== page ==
…by Jonas E. Alexis
You can’t make this stuff up. Trump is in love—with Kim Jung-un. This means that the United States and North Korea will not be trading artillery fire in real life—at least not in the distant future. Trump declared last Saturday: “And then we [he and Kim Jung-un] fell in love — OK? No really. He wrote me beautiful letters and they’re great letters. We fell in love.”
How did that happen? Well, through dialogue, not through perpetual wars and ethnic cleansing. One year ago, both Kim Jung-un and Trump got into a political tug of war which scared some people. Last year, the Daily Mail reported:
This was obviously a response to US meddling in North Korea for years. In fact, Hollywood never misses the opportunity to ridicule North Korea in movies like The Interview and Red Dawn. North Korea, as we all know, can never top America when it comes to invading other countries, conducting covert operations throughout the world, and destroying people’s livelihood. It was beyond ridiculous that many thought that North Korea was strong enough to invade the United States.
In any event, the entire Trump administration thought that North Korea was a threat. Rex Tillerson and other US officials really believed that North Korea, a country that is smaller than most of the states in the US, intended to attack America, Japan and China without provocation. Admiral Harry B. Harris Jr., Commander of US Pacific Command, has postulated that “the North Korea crisis is real – and the US must assume Kim Jong Un intends to launch nuclear attacks on America and its allies.” Harris declared:
“There is some doubt within the intelligence community whether Kim Jong Un has that capability today or whether he will soon, but I have to assume he has it, the capability is real, and that he’s moving towards it.”
Texas is almost six times as big as North Korea, and to invade the United States, Japan and China would require a powerful force. In other words, Kim Jung-un wouldn’t survive that conflict.
The fact is that Kim Jung-un is not as irrational as the Zionist media and NWO agents have perpetuated. As the prodigious scholar Andrei Lankov of Kookmin University (South Korea) has pointed out,
“The Kims are the ultimate political survivors, hard-edged rationalists whose actions have always had a clear purpose: keeping the family in power. Seeing them as madmen is not only wrong, but also dangerous; any successful policy should be based on understanding the logic of the opposite side, not on discarding it as ‘irrational.’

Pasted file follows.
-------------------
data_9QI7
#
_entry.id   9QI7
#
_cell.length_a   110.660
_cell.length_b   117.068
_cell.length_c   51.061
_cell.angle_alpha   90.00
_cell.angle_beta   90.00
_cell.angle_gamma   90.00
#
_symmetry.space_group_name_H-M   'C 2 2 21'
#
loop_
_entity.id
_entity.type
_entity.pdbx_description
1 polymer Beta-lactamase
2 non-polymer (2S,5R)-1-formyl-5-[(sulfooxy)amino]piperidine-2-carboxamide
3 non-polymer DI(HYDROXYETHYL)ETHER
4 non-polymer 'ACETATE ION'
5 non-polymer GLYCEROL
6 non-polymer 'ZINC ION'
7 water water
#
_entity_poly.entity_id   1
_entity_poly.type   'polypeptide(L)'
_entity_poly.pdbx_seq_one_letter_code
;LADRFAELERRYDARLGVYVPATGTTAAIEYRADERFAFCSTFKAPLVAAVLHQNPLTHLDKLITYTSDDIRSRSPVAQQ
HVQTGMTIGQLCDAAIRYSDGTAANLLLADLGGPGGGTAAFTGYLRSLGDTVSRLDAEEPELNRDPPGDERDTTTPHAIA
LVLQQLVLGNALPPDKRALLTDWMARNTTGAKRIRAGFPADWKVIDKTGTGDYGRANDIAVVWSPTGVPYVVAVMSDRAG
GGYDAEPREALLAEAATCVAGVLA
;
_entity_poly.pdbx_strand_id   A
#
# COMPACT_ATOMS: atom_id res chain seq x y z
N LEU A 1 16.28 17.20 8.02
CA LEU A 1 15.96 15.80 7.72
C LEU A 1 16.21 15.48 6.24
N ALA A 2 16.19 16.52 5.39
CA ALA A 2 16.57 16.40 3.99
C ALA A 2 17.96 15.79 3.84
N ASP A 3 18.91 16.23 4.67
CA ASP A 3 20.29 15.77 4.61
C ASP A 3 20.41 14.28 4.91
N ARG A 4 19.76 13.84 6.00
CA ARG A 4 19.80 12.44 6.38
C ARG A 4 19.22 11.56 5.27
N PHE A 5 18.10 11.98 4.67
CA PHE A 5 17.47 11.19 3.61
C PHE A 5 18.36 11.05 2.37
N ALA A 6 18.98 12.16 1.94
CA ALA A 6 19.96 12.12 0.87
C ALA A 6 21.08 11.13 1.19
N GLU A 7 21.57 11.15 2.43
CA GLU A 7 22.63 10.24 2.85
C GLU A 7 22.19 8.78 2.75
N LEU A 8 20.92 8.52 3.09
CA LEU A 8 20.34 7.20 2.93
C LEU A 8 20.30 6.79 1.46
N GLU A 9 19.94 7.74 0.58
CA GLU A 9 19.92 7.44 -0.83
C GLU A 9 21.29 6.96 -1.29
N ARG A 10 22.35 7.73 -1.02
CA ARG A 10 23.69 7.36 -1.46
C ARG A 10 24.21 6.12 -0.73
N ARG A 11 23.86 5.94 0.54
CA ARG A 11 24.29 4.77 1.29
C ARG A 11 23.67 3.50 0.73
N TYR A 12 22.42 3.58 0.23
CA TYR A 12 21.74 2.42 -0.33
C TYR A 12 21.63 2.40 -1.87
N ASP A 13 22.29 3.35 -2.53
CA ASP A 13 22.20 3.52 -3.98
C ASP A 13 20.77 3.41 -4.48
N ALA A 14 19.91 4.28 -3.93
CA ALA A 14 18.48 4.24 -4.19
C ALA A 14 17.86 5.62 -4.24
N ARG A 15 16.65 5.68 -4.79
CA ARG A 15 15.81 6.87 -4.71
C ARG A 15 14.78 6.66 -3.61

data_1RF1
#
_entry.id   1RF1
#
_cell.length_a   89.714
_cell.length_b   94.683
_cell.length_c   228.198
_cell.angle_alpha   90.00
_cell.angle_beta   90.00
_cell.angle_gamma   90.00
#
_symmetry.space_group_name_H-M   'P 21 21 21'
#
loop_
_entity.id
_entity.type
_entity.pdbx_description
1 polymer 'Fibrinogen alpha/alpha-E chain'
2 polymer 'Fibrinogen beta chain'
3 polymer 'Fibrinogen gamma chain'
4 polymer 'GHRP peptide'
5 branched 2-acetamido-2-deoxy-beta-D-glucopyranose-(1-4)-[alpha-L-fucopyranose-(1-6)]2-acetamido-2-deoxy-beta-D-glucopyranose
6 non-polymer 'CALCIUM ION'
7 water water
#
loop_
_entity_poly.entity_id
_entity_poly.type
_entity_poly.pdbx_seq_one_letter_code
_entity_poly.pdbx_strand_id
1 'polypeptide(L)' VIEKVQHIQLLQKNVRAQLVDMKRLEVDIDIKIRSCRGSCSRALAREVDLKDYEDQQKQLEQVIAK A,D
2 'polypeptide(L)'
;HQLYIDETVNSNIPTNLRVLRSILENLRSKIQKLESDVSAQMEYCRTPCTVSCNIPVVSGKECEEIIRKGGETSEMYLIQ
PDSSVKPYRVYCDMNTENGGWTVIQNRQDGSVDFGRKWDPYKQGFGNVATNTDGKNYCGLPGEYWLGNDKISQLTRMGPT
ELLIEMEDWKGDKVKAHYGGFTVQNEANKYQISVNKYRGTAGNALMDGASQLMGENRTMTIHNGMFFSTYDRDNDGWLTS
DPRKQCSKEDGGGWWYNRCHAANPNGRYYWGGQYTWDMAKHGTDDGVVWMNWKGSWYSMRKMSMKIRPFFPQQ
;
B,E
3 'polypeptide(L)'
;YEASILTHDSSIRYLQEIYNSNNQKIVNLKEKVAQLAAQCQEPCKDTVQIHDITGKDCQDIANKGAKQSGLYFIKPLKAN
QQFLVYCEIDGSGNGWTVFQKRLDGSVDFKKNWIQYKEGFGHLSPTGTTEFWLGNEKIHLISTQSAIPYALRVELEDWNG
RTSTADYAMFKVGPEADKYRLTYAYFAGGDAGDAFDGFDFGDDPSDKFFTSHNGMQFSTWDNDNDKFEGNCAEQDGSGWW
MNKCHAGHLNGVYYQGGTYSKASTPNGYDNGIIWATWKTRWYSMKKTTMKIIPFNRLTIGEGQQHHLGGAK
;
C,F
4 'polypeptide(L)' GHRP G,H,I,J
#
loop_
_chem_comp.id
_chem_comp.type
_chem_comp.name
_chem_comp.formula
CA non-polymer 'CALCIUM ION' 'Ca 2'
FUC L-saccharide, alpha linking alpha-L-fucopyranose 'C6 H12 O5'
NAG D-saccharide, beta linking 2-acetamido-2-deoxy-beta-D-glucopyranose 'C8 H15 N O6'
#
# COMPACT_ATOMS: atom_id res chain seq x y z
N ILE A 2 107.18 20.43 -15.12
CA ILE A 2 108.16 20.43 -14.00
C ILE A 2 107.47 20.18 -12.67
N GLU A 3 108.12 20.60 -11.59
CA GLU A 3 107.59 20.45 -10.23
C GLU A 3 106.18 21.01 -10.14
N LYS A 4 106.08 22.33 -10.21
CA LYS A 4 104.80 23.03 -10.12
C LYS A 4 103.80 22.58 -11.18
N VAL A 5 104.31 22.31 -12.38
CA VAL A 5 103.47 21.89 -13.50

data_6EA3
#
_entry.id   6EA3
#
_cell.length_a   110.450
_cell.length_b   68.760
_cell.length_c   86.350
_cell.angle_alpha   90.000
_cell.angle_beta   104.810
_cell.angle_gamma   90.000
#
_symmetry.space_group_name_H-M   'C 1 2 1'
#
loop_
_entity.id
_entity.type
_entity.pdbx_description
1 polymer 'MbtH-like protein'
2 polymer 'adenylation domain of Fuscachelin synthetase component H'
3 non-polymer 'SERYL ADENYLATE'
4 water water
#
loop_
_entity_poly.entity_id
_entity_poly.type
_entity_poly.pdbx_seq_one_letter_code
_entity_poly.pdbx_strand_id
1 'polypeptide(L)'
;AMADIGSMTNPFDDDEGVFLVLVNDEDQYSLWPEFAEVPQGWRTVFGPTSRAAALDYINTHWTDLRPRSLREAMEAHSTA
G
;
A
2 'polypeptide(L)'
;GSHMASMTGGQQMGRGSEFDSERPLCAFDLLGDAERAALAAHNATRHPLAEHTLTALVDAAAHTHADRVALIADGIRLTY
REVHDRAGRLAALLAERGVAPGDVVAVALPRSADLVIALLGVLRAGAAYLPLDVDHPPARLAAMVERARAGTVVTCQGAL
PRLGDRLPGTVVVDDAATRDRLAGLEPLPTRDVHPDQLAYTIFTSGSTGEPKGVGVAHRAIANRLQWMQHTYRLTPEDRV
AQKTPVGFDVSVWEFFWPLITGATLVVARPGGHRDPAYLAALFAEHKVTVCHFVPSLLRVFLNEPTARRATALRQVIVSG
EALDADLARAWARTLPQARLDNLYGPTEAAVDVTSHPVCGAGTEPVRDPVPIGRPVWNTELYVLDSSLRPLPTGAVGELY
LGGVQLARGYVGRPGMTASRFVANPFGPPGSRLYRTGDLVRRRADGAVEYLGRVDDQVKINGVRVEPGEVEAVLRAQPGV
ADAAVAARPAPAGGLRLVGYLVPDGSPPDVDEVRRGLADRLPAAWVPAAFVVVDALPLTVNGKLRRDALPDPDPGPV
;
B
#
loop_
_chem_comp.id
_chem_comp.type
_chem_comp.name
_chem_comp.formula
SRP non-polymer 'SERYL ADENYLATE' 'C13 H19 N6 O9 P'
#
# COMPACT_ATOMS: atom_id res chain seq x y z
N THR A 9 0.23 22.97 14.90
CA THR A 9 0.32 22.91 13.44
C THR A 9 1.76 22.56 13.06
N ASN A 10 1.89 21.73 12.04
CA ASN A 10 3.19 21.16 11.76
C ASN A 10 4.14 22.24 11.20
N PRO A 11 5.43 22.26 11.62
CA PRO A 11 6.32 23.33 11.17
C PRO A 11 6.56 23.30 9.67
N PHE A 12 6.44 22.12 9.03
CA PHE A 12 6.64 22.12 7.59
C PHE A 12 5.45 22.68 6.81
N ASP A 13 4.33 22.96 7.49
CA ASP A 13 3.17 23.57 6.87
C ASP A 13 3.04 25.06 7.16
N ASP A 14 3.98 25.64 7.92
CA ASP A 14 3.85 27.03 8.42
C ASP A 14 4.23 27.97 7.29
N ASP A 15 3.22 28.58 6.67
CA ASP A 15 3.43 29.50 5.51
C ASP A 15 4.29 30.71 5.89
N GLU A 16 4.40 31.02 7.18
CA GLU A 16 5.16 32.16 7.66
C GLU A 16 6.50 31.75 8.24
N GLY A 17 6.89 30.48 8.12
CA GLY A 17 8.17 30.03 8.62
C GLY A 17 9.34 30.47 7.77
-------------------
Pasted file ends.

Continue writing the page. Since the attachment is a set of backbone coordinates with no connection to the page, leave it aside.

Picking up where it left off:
“Seeing the Kim family as lunatics with nukes makes them more threatening, and raises the risk of war, but it can also promote unrealistic expectations of compromise — if only the North “comes to its senses.”
But Tillerson and other marionettes thought that North Korea was the new “axis of evil” that needed to be expunged once and for all. According to the prevailing vision, North Korea was bad, sad, and mad. “With each successive detonation and missile test North Korea pushes northeast Asia and the world closer to instability and broader conflict,” Tillerson said. “The threat of a North Korean attack on Seoul or Tokyo is real.”
Now the prevailing vision is complete balderdash because the Trump administration and Kim Jung-un decide to sit down and flesh out their differences. In other words, they agree to dialogue and come up with what seems to be a peaceful resolution.
The conclusion? There is no need to listen to the war machine and the Israeli regime when it comes to perpetual wars. There is no need for the Trump administration to start a covert war with Iran or any other country in the Middle East. As we have pointed out in the past, Iran has tried to reach out to the United States for years, but since Israel doesn’t allow dialogue and peaceful resolution with Iran, the United States has essentially become a puppet of Benjamin Netanyahu.
-  Jay Akbar, “Chilling North Korea propaganda video shows Trump staring at a cemetery after Guam is nuked,” Daily Mail, August 22, 2017.
-  See Rebecca Gordon, Mainstreaming Torture: Ethical Approaches in the Post-9/11 United States (New York: Oxford University Press, 2014).
-  James Wilkinson, “’The North Korean crisis is the worst I’ve ever seen’: Pacific’s top Navy officer says America must assume Kim Jong Un WILL nuke America if given the chance,” Daily Mail, April 28, 2017.
-  Ibid.
-  Andrei Lankov, “Kim Jong Un Is a Survivor, Not a Madman,” Foreign Policy, April 26, 2017.
-  “Secretary of State Tillerson: The UN must act ‘before North Korea does,’” Business Insider, April 28, 2017.
-  For historical studies, see Trita Parsi, Losing an Enemy: Obama, Iran, and the Triumph of Diplomacy (New Haven: Yale University Press, 2017); Treacherous Alliance: The Secret Dealings of Israel, Iran, and the United States (New Haven: Yale University Press, 2008); A Single Roll of the Dice: Obama’s Diplomacy with Iran (New Haven: Yale University Press, 2011); Gareth Porter, Manufactured Crisis: The Untold Story of the Iran Nuclear Scare (Charlottesville: Just World Publishing, 2014).
Jonas E. Alexis has degrees in mathematics and philosophy. He studied education at the graduate level. His main interests include U.S. foreign policy, the history of the Israel/Palestine conflict, and the history of ideas. He is the author of the new book Zionism vs. the West: How Talmudic Ideology is Undermining Western Culture. He teaches mathematics in South Korea.